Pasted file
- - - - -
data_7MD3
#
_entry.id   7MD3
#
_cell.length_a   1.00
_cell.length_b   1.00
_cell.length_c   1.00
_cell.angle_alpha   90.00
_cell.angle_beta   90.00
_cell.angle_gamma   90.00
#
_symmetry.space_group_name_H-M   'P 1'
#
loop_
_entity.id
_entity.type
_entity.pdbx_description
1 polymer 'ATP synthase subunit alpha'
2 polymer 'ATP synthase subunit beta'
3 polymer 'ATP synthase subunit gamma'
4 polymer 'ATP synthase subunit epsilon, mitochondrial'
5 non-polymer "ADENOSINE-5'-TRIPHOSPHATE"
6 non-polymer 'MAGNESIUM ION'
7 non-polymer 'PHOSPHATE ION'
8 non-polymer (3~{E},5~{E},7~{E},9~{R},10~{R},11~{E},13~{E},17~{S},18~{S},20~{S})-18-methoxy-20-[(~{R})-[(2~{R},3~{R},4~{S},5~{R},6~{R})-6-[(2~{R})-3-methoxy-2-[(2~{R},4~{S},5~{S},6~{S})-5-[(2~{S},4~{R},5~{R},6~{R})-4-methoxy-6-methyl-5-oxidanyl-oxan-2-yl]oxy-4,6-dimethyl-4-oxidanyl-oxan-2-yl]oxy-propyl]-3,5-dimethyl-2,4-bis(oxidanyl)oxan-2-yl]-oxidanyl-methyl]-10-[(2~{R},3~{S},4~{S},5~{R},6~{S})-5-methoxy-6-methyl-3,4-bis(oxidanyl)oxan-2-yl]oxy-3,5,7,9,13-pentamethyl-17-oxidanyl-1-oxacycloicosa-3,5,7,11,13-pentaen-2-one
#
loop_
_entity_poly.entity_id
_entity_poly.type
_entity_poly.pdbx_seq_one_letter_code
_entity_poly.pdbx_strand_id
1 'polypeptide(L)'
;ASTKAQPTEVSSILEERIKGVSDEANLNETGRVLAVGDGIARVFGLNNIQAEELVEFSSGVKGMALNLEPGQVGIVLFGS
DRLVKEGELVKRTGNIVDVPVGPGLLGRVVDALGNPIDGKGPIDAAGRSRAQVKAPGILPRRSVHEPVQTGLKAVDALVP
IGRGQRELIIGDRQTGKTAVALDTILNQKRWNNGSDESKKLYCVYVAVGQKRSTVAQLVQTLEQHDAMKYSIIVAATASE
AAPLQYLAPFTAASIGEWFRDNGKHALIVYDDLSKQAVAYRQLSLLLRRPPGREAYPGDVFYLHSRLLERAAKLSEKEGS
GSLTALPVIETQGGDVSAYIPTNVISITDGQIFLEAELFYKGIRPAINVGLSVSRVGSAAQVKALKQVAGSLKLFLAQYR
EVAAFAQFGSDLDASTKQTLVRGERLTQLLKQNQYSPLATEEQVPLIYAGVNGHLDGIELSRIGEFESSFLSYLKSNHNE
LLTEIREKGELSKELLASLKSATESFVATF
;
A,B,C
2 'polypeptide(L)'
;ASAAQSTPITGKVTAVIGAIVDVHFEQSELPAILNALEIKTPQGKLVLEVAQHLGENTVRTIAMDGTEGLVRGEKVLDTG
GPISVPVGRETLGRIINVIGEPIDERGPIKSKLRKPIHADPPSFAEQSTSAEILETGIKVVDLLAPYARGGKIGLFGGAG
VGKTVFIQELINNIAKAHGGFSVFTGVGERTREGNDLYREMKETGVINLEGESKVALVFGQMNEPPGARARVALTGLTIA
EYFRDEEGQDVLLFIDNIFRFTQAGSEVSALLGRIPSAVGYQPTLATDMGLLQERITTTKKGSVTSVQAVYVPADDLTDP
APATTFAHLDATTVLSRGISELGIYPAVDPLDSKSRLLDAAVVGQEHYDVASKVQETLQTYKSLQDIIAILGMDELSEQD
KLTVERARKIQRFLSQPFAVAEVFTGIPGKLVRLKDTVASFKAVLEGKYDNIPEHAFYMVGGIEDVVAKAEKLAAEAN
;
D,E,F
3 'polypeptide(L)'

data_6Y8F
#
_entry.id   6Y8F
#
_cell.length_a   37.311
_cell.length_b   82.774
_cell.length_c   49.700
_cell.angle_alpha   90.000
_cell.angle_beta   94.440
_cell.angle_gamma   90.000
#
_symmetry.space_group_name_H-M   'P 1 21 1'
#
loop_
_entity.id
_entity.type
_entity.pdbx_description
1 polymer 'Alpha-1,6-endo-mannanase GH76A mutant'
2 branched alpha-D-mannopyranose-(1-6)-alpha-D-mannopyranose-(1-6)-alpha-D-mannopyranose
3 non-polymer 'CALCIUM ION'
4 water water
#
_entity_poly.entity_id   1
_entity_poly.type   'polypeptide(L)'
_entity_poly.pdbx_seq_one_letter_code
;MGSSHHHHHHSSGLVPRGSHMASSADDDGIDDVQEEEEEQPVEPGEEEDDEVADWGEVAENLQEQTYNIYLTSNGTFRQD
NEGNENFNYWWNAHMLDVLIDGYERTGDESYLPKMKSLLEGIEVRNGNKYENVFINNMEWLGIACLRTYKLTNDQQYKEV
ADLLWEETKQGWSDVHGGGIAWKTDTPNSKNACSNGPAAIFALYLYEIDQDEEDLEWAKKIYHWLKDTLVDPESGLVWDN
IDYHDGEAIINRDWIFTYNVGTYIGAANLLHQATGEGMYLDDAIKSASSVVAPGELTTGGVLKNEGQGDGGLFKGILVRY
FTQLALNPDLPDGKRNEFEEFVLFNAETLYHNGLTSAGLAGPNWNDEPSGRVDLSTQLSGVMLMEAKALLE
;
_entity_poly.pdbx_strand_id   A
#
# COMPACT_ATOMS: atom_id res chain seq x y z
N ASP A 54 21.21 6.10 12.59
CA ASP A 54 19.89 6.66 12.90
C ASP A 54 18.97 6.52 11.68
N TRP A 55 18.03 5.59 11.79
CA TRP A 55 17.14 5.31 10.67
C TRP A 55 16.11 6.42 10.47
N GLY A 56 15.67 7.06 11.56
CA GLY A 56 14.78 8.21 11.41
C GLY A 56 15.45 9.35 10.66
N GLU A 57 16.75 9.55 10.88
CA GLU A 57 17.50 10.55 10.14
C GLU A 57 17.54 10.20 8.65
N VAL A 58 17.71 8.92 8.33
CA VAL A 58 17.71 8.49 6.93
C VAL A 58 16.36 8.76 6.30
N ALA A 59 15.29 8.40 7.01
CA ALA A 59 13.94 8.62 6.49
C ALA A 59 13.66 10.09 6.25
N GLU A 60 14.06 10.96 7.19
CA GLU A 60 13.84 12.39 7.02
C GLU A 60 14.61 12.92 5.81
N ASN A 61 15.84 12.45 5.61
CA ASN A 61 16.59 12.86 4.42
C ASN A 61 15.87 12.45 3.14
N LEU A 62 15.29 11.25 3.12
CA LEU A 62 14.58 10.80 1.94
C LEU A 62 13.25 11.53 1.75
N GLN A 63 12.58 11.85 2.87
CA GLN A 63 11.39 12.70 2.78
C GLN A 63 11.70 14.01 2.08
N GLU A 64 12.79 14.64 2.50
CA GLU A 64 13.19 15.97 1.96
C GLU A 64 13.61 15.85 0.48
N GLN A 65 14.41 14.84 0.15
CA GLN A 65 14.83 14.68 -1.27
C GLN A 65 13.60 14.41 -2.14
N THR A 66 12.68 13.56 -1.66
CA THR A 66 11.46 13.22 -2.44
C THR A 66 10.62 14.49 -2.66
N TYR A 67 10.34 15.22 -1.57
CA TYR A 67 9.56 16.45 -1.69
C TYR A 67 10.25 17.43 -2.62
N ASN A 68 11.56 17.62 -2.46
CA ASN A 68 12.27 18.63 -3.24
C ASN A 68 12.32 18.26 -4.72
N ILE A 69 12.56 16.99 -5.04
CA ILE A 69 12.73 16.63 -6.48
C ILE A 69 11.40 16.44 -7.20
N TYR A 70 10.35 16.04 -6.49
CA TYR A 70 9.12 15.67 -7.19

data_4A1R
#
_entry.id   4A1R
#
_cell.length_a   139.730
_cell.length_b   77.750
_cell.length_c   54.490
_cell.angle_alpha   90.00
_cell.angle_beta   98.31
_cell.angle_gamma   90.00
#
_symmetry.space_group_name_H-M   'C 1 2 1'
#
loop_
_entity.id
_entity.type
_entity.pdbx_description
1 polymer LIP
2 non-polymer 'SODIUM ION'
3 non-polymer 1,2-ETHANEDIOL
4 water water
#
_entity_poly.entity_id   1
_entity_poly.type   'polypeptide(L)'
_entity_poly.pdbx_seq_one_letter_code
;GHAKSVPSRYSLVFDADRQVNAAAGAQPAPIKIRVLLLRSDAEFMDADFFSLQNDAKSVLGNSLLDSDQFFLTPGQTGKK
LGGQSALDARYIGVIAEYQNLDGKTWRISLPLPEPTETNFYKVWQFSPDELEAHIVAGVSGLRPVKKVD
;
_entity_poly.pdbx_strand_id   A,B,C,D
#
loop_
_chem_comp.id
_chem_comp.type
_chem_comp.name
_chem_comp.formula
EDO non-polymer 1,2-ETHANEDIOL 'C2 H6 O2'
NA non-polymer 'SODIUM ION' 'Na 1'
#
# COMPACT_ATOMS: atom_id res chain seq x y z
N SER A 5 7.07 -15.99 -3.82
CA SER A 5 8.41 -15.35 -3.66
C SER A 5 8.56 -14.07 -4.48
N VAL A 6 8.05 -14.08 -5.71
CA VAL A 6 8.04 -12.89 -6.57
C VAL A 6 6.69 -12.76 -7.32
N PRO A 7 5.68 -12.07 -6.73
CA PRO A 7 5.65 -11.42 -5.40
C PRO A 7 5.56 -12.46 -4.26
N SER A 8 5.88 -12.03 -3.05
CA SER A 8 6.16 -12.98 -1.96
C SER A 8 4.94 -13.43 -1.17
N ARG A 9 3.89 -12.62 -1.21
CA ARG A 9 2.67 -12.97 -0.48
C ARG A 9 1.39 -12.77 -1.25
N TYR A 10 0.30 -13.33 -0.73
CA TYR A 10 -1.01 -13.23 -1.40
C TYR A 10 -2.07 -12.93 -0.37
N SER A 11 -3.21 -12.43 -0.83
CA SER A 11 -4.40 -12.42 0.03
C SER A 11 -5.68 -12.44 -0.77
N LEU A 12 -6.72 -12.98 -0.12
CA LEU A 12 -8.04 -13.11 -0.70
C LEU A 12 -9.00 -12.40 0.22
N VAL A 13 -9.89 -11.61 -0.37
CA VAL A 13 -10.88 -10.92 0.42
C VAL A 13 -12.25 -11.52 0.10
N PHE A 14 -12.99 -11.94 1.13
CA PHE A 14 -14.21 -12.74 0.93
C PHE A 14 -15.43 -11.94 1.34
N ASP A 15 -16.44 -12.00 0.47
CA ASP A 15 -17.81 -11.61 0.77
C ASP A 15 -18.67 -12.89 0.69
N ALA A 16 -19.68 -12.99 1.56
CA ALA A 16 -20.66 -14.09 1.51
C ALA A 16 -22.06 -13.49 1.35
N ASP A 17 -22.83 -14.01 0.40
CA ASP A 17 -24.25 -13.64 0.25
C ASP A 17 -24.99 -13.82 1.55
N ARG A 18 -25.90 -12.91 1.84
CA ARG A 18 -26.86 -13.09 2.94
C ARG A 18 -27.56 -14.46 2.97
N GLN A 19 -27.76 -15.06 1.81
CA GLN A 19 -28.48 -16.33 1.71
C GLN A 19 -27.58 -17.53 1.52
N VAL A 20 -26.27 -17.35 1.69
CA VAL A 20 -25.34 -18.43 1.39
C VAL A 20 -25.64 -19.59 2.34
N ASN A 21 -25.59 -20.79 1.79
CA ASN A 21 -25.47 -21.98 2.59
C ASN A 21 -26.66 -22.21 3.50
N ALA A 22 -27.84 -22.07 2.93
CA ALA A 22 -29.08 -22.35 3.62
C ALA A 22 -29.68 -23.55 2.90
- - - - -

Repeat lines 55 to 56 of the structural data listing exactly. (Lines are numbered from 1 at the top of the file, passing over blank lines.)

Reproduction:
#
_cell.length_a   37.311